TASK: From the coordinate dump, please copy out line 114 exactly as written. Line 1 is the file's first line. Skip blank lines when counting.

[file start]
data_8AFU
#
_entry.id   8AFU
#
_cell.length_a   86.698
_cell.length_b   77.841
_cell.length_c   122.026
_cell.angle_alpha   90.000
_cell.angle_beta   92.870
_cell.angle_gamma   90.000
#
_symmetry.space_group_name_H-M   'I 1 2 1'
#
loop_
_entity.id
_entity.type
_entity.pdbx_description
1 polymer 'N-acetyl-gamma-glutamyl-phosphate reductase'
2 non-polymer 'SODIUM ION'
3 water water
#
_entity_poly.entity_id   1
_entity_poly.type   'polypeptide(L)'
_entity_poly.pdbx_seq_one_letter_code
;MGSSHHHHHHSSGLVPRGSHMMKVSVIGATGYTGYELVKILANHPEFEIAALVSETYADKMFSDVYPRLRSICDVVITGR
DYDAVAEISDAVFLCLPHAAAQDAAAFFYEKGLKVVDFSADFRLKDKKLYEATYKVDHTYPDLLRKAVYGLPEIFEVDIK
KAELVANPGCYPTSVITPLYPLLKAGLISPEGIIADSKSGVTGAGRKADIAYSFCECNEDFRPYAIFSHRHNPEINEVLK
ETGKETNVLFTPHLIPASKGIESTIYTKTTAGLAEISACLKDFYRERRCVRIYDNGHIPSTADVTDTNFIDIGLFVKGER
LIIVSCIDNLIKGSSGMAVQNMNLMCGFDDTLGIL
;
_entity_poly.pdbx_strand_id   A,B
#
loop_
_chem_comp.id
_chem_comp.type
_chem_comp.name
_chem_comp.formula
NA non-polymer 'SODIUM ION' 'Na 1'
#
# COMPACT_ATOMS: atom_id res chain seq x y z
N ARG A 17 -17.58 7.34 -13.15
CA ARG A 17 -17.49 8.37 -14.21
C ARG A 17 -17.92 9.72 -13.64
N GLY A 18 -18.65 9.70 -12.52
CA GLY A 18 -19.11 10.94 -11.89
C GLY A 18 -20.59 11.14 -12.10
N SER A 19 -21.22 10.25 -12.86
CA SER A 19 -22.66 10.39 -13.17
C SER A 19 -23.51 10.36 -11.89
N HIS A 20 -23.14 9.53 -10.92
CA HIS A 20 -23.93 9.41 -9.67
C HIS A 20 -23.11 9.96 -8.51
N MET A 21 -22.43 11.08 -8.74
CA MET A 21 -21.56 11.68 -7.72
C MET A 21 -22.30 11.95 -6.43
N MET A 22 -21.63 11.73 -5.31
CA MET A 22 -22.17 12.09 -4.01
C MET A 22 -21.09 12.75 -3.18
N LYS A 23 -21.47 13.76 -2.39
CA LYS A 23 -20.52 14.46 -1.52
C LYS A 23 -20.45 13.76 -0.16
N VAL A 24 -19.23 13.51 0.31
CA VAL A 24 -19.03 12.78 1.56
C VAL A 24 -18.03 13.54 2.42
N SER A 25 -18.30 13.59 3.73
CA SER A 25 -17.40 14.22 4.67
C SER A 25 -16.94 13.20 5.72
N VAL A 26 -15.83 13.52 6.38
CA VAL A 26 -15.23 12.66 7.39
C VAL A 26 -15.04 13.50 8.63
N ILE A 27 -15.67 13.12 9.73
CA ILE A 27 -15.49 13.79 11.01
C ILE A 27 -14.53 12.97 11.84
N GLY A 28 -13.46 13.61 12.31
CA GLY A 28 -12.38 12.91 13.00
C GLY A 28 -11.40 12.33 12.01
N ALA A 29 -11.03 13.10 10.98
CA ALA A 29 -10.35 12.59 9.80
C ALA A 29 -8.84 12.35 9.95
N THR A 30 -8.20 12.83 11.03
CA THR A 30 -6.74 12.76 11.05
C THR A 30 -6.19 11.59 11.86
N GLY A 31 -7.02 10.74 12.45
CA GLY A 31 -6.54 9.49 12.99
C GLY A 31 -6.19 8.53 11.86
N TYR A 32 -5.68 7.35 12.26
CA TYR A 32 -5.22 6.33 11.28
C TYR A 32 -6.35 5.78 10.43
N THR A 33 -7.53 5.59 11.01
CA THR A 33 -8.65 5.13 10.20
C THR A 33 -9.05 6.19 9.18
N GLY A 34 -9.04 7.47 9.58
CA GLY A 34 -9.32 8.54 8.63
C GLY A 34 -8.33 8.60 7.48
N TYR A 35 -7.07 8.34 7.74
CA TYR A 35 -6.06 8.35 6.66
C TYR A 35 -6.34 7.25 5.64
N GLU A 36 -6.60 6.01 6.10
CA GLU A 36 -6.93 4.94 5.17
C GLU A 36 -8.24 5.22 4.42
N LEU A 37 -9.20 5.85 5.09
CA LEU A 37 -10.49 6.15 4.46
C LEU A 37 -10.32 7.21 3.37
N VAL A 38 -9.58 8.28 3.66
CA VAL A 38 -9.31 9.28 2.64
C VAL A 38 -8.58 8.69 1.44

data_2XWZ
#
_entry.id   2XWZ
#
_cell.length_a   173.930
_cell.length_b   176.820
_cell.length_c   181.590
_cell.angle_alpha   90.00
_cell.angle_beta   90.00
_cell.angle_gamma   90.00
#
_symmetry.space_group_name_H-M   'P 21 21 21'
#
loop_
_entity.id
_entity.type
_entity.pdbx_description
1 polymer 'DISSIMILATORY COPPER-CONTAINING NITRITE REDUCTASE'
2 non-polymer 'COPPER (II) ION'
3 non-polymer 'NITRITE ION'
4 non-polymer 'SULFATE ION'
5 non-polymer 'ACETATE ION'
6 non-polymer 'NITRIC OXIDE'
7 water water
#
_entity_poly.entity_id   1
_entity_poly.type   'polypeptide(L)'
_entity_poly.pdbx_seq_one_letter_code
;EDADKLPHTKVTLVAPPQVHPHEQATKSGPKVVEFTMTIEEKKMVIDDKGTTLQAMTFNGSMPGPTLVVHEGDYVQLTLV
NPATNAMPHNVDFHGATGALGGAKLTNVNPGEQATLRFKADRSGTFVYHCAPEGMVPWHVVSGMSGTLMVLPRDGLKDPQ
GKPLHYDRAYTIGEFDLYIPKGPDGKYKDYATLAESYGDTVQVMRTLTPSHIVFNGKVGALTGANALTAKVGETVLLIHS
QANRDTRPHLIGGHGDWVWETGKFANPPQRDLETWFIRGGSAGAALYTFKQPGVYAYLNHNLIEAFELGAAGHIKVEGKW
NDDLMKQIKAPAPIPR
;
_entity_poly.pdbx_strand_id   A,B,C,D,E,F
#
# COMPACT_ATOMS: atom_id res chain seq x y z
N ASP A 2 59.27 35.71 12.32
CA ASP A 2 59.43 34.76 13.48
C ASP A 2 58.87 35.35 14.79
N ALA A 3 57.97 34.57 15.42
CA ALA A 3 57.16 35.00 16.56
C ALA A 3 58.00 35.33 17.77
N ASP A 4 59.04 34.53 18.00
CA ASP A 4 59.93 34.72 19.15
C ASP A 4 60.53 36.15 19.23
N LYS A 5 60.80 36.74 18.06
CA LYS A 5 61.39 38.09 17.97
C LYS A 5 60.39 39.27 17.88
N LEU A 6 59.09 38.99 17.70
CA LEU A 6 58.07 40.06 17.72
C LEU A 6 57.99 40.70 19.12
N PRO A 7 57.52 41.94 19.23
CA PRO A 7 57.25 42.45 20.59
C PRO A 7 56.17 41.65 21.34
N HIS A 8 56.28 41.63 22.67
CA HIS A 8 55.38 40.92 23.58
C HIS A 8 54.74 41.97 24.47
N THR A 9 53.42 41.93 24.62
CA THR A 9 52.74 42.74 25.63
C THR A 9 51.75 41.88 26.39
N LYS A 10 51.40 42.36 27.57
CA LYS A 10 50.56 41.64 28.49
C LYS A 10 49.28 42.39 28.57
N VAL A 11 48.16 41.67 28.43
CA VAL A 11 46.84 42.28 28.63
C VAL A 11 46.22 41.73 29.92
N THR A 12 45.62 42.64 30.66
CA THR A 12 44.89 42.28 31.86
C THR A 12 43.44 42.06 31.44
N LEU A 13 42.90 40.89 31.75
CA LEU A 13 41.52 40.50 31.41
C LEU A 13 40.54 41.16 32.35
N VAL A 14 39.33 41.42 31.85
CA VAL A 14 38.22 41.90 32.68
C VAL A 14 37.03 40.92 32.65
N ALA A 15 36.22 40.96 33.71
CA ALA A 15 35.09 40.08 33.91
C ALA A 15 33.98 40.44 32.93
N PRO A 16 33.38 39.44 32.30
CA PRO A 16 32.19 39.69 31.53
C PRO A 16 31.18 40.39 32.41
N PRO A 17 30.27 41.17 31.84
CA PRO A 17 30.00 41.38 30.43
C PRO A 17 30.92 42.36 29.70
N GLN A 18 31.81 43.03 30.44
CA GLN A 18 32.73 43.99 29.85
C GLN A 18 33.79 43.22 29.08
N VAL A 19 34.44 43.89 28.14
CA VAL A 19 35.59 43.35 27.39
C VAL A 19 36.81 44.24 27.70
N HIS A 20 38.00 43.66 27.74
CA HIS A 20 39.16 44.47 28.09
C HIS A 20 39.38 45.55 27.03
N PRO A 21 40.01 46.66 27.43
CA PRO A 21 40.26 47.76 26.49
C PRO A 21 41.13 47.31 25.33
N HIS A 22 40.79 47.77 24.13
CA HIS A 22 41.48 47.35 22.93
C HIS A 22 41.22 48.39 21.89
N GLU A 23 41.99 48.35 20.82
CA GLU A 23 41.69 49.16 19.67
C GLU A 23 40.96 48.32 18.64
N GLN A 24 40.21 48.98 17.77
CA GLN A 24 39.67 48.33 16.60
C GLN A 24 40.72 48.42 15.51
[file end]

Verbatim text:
_cell.angle_alpha   90.00